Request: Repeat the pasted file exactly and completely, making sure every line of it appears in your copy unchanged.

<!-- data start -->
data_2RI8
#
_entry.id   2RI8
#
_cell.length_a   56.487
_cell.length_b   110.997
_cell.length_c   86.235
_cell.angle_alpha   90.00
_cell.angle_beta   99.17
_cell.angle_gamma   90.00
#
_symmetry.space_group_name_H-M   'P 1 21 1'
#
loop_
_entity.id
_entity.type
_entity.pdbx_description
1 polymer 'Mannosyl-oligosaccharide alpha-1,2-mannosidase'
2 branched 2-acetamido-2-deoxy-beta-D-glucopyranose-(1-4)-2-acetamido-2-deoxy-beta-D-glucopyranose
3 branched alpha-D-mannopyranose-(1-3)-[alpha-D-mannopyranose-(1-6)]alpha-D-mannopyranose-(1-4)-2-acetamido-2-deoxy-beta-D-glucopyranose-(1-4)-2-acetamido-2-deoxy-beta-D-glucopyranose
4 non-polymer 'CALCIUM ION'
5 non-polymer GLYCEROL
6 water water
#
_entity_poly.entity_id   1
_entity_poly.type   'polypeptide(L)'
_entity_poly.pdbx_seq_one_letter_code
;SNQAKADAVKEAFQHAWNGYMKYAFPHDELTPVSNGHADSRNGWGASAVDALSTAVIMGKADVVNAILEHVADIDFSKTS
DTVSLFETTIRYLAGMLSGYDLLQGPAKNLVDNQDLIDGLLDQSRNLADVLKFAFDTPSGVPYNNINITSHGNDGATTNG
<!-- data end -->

data_2RI8
#
_entry.id   2RI8
#
_cell.length_a   56.487
_cell.length_b   110.997
_cell.length_c   86.235
_cell.angle_alpha   90.00
_cell.angle_beta   99.17
_cell.angle_gamma   90.00
#
_symmetry.space_group_name_H-M   'P 1 21 1'
#
loop_
_entity.id
_entity.type
_entity.pdbx_description
1 polymer 'Mannosyl-oligosaccharide alpha-1,2-mannosidase'
2 branched 2-acetamido-2-deoxy-beta-D-glucopyranose-(1-4)-2-acetamido-2-deoxy-beta-D-glucopyranose
3 branched alpha-D-mannopyranose-(1-3)-[alpha-D-mannopyranose-(1-6)]alpha-D-mannopyranose-(1-4)-2-acetamido-2-deoxy-beta-D-glucopyranose-(1-4)-2-acetamido-2-deoxy-beta-D-glucopyranose
4 non-polymer 'CALCIUM ION'
5 non-polymer GLYCEROL
6 water water
#
_entity_poly.entity_id   1
_entity_poly.type   'polypeptide(L)'
_entity_poly.pdbx_seq_one_letter_code
;SNQAKADAVKEAFQHAWNGYMKYAFPHDELTPVSNGHADSRNGWGASAVDALSTAVIMGKADVVNAILEHVADIDFSKTS
DTVSLFETTIRYLAGMLSGYDLLQGPAKNLVDNQDLIDGLLDQSRNLADVLKFAFDTPSGVPYNNINITSHGNDGATTNG